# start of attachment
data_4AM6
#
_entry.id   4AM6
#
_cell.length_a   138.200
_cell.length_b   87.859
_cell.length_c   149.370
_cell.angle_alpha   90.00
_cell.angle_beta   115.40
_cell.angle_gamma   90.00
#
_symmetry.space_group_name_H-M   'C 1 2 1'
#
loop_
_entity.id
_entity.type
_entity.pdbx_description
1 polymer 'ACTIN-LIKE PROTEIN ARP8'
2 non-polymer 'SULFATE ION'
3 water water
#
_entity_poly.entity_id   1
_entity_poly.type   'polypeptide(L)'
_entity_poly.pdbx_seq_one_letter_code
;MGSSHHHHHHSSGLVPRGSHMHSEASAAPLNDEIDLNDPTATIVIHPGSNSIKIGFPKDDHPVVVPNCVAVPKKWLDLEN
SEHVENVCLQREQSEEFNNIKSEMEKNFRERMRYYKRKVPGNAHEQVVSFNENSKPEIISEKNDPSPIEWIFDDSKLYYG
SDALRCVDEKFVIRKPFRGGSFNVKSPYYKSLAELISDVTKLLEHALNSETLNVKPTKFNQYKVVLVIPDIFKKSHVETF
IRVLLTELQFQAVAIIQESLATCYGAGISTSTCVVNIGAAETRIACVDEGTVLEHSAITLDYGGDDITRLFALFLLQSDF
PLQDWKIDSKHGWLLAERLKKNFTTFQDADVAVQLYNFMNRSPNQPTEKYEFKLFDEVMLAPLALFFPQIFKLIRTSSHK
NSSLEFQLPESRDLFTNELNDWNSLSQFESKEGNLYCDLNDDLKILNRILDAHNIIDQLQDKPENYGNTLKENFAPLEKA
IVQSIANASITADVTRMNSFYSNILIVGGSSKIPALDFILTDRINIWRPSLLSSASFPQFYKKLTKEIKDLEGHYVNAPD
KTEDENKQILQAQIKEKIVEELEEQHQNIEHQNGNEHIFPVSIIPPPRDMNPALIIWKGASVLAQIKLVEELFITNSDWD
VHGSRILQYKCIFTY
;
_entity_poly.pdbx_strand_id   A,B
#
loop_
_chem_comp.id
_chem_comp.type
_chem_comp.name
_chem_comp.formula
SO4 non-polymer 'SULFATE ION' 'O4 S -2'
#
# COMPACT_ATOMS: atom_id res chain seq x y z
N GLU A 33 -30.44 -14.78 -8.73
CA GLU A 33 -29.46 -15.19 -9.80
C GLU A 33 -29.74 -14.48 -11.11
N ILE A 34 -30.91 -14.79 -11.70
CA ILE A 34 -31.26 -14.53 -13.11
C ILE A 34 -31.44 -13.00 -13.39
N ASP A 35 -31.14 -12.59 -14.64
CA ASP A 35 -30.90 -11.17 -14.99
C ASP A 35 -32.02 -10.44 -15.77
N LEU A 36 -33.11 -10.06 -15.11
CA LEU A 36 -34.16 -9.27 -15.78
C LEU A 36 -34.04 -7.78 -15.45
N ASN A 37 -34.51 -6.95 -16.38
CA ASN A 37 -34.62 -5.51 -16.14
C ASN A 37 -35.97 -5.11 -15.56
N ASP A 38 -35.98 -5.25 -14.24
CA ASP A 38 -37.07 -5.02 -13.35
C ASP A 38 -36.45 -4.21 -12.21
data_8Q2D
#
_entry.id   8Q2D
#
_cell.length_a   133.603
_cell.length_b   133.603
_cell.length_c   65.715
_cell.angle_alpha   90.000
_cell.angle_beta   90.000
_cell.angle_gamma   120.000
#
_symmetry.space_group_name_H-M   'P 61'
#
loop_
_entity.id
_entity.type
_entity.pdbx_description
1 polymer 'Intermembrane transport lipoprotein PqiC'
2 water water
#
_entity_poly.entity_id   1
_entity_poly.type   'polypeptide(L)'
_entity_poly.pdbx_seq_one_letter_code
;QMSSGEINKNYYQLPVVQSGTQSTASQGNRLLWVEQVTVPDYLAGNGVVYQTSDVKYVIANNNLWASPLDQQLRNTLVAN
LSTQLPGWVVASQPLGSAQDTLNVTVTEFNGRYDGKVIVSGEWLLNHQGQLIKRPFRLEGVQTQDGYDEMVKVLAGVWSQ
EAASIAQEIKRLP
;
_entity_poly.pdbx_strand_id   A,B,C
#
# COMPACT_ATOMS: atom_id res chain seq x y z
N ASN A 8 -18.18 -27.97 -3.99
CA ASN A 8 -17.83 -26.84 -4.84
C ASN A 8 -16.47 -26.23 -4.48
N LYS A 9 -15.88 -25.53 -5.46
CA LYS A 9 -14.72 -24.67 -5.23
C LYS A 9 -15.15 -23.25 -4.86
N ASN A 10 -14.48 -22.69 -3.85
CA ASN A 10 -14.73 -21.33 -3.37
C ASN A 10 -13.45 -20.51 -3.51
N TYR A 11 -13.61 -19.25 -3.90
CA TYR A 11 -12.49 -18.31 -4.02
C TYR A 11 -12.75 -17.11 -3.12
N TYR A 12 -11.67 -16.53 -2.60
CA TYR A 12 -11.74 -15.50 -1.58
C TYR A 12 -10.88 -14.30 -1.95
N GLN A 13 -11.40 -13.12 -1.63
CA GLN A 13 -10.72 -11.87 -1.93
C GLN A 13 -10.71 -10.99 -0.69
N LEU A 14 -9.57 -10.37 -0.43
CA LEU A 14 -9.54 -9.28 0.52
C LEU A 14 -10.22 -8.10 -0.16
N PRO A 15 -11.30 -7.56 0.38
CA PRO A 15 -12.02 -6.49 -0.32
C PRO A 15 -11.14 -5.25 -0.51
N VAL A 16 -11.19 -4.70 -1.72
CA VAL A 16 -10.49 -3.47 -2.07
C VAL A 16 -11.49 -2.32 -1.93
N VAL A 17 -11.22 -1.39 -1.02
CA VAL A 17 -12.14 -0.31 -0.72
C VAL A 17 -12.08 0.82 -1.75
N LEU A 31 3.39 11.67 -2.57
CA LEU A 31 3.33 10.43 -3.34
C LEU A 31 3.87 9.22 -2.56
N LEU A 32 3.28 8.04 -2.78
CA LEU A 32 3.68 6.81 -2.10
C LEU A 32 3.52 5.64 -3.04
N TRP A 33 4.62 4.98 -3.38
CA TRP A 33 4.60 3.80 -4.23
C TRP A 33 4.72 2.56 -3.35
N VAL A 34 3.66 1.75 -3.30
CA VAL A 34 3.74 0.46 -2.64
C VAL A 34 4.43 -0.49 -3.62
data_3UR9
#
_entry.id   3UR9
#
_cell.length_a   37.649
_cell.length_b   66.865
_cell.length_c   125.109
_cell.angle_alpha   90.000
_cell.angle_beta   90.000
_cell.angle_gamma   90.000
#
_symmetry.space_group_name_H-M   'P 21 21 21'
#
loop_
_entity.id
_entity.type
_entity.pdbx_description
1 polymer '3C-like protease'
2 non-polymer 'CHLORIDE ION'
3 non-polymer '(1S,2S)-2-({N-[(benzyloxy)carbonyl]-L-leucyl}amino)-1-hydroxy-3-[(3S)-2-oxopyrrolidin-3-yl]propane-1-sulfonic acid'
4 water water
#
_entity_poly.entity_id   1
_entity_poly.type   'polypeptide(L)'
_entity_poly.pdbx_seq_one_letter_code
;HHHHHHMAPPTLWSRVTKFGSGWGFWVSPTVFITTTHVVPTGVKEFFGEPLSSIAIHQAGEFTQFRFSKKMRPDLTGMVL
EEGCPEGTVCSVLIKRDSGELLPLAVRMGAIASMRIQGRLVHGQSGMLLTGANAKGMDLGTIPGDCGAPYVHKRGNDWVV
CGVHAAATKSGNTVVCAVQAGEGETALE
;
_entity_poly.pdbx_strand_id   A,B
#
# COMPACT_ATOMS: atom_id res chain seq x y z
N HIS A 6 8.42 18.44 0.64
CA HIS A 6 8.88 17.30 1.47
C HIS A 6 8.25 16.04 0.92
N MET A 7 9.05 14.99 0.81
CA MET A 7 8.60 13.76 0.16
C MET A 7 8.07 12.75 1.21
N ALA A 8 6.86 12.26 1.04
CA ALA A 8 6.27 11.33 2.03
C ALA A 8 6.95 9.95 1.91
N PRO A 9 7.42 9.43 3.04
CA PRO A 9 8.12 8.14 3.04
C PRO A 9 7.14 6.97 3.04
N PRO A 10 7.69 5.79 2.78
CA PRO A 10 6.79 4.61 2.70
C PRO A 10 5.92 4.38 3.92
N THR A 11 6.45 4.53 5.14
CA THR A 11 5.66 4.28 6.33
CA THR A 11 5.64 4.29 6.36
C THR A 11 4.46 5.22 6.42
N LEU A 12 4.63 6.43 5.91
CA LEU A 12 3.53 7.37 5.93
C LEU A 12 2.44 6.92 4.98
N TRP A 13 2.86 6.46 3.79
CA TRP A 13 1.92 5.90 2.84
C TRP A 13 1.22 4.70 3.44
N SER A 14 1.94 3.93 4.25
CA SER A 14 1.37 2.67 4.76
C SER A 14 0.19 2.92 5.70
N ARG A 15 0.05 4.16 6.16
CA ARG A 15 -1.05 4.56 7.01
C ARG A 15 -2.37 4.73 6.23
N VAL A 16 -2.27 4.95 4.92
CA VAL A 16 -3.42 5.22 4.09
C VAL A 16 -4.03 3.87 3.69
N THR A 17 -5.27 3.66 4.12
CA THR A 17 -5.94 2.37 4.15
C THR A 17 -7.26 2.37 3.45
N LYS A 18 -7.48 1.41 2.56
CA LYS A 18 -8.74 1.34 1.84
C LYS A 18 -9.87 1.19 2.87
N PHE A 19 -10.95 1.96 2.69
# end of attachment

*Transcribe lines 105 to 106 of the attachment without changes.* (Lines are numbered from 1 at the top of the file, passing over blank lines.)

N TYR A 12 -11.67 -16.53 -2.60
CA TYR A 12 -11.74 -15.50 -1.58